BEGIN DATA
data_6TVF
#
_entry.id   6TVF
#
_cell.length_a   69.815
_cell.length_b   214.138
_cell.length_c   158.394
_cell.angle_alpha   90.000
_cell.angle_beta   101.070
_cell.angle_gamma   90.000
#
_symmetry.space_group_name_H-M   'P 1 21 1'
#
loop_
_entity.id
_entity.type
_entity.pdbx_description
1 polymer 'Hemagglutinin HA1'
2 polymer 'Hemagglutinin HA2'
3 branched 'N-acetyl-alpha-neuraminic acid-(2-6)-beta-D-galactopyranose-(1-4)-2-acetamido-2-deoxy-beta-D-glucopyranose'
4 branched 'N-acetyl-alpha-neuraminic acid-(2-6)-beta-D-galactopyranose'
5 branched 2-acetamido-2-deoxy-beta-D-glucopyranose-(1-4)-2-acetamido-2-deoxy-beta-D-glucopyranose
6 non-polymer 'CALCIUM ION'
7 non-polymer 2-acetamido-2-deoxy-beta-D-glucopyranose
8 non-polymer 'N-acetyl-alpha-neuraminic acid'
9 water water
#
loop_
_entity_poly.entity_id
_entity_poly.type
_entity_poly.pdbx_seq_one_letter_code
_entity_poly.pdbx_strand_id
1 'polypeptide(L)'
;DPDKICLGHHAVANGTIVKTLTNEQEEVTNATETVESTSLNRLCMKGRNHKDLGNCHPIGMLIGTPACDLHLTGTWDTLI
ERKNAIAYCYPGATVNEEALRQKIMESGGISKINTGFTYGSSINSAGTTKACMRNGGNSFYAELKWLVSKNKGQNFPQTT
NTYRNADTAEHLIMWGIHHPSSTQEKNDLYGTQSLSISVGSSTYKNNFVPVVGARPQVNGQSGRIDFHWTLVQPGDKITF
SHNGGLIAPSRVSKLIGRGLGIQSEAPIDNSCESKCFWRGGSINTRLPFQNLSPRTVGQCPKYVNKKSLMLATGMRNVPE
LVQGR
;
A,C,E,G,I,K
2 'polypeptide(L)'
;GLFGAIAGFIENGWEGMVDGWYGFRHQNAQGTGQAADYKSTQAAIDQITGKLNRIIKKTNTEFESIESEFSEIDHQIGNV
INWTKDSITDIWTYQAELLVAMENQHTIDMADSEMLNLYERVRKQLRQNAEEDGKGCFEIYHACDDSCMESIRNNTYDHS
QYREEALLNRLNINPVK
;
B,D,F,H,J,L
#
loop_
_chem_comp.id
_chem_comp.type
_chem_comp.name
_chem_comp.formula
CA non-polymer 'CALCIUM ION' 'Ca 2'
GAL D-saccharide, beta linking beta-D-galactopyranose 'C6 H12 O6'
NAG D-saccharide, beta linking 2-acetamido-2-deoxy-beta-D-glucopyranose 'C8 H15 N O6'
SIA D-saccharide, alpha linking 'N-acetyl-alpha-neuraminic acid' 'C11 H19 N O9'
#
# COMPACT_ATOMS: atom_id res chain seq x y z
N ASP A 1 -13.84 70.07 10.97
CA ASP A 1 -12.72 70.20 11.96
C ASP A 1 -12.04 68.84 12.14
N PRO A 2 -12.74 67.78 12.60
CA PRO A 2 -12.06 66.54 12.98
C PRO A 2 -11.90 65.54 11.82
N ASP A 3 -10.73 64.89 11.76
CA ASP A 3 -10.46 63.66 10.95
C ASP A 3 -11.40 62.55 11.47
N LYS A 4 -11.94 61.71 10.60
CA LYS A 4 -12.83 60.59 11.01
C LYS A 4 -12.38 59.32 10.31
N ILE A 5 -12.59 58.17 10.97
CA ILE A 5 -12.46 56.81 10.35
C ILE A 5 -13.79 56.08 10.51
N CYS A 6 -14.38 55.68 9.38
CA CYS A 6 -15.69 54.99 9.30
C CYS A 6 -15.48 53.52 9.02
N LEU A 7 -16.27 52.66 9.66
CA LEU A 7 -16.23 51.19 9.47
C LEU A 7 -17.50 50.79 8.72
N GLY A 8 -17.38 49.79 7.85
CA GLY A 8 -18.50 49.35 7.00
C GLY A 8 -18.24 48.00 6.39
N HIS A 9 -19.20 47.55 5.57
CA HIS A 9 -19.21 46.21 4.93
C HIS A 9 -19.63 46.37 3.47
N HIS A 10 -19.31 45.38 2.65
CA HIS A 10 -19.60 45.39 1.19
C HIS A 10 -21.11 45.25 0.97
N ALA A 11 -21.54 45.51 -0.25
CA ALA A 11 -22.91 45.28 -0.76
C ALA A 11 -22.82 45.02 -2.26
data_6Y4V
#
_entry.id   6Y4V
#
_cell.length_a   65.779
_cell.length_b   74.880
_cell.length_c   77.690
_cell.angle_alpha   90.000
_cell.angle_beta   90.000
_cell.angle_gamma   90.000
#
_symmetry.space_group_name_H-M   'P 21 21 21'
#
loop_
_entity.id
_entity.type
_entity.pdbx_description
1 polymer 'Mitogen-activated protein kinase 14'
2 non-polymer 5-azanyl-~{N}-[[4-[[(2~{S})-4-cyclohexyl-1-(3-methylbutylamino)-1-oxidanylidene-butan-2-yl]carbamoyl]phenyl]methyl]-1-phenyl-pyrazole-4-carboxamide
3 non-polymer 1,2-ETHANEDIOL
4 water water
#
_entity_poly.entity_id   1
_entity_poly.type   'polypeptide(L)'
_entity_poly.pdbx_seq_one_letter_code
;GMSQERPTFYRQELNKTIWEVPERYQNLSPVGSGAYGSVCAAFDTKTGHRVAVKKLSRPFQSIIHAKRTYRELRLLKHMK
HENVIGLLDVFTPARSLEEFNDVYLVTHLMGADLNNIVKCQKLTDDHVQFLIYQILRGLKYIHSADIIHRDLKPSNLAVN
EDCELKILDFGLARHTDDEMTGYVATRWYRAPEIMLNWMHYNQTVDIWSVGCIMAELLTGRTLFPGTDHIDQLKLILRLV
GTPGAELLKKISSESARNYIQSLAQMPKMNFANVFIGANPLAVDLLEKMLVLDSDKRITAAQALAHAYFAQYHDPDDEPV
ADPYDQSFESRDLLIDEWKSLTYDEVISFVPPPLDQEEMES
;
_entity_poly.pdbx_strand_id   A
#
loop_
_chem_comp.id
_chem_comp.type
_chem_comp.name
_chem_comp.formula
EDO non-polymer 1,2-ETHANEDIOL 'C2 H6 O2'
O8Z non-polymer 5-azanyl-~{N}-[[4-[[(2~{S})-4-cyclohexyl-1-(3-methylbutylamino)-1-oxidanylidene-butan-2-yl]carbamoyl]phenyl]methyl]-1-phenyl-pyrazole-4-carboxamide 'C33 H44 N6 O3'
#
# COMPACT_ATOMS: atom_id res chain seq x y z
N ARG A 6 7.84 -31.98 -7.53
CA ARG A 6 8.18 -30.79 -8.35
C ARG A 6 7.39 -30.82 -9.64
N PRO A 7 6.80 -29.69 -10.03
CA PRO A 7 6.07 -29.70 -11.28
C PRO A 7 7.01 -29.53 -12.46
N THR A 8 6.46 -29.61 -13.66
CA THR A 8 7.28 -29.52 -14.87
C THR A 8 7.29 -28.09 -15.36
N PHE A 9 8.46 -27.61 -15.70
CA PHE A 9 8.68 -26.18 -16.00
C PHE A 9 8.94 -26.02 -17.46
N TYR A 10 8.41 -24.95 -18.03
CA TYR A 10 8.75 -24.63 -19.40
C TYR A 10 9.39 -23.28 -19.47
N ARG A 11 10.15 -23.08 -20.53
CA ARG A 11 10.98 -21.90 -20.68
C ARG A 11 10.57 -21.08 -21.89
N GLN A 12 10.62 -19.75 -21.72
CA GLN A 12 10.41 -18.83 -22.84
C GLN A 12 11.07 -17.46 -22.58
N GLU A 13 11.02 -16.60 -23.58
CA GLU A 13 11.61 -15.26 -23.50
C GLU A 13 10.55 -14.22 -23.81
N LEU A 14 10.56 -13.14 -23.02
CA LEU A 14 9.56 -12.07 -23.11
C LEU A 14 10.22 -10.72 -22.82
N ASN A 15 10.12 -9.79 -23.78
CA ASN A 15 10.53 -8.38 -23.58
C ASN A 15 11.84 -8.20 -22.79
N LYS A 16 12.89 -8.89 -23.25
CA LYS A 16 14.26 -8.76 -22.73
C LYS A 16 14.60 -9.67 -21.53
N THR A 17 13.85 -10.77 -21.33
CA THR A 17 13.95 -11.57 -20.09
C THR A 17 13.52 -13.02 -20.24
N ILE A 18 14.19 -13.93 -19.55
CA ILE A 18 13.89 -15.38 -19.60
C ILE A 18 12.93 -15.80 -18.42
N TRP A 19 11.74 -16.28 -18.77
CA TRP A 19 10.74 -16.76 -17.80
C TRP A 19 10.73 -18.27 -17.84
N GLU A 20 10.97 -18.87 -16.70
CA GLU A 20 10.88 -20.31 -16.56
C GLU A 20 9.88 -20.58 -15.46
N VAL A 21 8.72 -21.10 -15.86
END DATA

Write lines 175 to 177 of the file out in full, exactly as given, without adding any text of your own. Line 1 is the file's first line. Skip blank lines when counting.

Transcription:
C TRP A 19 10.73 -18.27 -17.84
N GLU A 20 10.97 -18.87 -16.70
CA GLU A 20 10.88 -20.31 -16.56